Despite the extensive literature, there is no current comprehensive scholarly study of the German navy. Scholars and general readers will find Rohwer 2005 an essential vade mecum for its chronology of the naval war 1939–1945. This expanded edition benefits from the availability of a growing number of new reference materials and is invaluable for revising or adding new details for the German navy as well as other naval combatants. To keep it continually updated, it also has an online site. Potter and Nimitz 1986, the expanded German edition of the classic reference work and textbook, incorporates Rohwer’s encyclopedic knowledge of Germany’s naval development. Duppler 1998 succinctly captures the key elements of the navy’s tradition and historical consciousness through its collection of key documents, photos, and insightful overviews of the navy’s development of its military role over the social and political course of German history. An incisive overview of German naval history from 1848 to the present, Witt 2017 shows the navy’s critical engagement with its past since 1956 to develop a heritage that confronts its past and promotes its democratic values. Hubatsch 1958 continues to be the authoritative source for the evolution of the naval command and organizational structure from 1848 to 1945. The most extensive handbook exclusively for naval affairs is Petter, et al. 1978 with its broad emphasis on the domestic and foreign policy on naval development reflecting what Petter claimed represented the “new naval history.” Neugebauer 2009 affords a foundational study of military history intended as a teaching guide for professional audiences as well as a general readership, identifying the key issues, sources, and literature of the military’s relationship to Germany’s political and social development from the early middle ages to the present. The naval section integrates the much-needed context of naval operations as well as an update of the deployment of Die Deutsche Marine. Rahn 2010 culminates the author’s years of research and writing in an extensive article that offers an invaluable exegesis for historians seeking to understand the course of Germany’s naval development 1871–1945 and the navy’s options and experiences as a continental power in their two confrontations against the Atlantic sea powers and the challenges and the limitations they faced.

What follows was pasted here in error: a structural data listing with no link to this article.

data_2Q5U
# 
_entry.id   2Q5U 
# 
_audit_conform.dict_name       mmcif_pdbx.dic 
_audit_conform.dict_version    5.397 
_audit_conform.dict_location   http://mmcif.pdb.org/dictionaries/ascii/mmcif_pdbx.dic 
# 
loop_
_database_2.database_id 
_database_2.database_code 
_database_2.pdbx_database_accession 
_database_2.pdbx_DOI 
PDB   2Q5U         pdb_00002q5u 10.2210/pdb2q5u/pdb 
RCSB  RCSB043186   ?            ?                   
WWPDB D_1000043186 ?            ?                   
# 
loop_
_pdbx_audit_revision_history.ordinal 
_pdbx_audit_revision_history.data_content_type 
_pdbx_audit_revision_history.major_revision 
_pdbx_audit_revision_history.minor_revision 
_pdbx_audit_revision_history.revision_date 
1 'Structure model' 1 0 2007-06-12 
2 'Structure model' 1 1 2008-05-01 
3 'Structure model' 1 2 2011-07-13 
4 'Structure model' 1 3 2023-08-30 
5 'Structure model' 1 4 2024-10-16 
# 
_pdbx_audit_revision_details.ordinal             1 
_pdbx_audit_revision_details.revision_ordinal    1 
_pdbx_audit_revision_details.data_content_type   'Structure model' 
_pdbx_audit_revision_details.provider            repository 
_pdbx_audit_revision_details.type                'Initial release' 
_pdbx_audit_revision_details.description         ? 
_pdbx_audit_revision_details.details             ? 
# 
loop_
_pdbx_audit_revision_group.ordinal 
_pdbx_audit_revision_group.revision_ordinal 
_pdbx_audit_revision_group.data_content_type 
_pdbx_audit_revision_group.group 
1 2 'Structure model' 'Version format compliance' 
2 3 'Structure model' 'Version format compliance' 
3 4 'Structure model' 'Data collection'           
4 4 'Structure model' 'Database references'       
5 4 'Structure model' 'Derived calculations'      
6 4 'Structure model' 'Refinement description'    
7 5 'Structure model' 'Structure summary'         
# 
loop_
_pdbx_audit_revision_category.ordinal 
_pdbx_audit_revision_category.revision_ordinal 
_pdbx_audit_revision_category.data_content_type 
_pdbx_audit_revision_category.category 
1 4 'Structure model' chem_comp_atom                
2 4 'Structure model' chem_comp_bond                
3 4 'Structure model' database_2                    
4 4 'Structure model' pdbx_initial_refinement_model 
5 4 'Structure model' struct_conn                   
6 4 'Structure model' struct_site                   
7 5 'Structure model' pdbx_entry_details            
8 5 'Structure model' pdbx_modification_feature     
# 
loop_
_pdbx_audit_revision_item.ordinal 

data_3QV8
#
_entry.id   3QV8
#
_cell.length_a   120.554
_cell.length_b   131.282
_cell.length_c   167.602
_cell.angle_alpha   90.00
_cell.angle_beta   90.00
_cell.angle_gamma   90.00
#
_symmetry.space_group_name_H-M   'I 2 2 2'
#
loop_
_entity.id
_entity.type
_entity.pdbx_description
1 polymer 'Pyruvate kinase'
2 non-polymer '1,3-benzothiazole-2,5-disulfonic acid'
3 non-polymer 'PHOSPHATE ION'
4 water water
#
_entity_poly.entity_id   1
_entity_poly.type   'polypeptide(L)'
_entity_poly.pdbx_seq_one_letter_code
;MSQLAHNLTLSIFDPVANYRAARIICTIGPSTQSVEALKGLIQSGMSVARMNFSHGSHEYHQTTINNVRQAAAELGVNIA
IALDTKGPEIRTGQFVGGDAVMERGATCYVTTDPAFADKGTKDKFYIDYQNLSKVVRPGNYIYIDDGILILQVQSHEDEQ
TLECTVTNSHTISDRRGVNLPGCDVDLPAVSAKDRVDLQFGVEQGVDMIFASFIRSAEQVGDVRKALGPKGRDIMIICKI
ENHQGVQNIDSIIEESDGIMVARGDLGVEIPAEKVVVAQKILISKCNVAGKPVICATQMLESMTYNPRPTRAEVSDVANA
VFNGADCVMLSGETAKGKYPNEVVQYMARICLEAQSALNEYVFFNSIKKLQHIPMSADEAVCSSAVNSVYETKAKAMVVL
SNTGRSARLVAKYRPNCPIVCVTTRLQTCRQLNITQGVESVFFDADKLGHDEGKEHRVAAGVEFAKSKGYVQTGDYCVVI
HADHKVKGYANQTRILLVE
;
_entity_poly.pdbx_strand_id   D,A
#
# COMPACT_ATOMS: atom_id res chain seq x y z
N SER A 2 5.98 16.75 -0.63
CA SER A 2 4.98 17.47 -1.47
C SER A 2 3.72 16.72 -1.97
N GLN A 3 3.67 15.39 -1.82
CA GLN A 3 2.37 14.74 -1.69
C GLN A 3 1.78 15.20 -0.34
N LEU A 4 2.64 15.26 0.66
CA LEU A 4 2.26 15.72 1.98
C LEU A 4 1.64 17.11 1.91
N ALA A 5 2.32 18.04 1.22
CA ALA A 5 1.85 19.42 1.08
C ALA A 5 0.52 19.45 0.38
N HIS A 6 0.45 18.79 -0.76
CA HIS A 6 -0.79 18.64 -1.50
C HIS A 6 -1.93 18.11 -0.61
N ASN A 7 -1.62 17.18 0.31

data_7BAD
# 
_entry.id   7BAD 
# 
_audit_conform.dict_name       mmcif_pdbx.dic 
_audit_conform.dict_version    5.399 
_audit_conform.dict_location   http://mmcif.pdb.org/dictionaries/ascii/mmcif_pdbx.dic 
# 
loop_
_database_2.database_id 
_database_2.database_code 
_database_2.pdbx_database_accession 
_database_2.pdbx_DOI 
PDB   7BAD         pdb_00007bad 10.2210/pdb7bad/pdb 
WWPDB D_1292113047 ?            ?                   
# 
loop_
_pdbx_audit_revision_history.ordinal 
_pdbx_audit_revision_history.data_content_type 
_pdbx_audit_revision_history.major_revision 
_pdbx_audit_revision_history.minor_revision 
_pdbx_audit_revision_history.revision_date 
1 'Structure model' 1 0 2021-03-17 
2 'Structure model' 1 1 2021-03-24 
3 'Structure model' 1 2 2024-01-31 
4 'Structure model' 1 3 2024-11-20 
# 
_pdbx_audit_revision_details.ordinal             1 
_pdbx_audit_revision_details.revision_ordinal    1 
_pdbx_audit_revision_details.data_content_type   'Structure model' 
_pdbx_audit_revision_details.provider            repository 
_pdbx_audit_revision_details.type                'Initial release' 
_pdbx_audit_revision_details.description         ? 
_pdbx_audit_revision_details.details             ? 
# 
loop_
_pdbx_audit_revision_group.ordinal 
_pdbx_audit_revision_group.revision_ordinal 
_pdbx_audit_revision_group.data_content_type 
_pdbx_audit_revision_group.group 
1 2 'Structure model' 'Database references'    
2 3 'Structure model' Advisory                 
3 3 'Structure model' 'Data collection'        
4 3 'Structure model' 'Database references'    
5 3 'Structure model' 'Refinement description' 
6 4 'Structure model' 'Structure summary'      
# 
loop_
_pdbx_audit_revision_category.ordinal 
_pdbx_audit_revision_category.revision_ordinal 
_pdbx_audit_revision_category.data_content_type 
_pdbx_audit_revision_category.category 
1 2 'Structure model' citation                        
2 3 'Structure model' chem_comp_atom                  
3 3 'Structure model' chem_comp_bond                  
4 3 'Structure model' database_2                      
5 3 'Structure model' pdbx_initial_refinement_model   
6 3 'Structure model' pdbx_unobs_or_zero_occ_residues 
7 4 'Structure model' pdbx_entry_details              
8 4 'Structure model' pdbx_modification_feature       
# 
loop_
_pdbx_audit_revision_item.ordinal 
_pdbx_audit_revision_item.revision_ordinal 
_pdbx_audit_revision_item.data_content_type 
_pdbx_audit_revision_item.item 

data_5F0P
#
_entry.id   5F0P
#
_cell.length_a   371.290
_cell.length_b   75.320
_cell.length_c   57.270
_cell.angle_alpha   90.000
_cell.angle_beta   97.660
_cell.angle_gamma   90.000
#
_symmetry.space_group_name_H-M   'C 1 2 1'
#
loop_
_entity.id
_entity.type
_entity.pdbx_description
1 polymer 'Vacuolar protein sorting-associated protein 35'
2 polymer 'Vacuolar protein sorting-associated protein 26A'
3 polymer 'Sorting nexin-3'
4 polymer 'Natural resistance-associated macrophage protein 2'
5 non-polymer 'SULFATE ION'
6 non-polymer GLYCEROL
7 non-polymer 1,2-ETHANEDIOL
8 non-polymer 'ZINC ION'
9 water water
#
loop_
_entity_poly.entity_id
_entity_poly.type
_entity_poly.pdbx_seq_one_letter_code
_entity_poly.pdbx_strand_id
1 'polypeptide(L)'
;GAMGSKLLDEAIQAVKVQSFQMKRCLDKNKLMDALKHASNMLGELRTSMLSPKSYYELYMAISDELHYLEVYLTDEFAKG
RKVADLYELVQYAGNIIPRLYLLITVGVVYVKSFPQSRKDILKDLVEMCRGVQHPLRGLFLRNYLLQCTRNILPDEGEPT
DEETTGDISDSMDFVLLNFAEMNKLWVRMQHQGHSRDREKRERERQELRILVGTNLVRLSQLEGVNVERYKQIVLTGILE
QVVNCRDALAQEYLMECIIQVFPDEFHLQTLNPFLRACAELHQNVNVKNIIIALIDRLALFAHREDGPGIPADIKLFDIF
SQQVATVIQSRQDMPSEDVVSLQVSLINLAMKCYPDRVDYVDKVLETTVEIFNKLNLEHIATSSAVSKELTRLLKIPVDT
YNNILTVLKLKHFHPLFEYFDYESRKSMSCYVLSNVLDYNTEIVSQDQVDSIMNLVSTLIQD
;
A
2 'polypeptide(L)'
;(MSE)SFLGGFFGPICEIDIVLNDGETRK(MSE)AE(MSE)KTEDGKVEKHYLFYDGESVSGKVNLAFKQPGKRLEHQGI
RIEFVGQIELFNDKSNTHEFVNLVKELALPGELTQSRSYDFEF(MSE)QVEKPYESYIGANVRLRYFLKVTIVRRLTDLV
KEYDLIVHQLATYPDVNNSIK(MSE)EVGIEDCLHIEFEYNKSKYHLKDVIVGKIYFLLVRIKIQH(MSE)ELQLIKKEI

Duppler, Jörg, ed. Germania auf dem Meere: Bilder und Dokumente zur Deutschen Marinegeschichte. Hamburg, Germany: Mittler, 1998.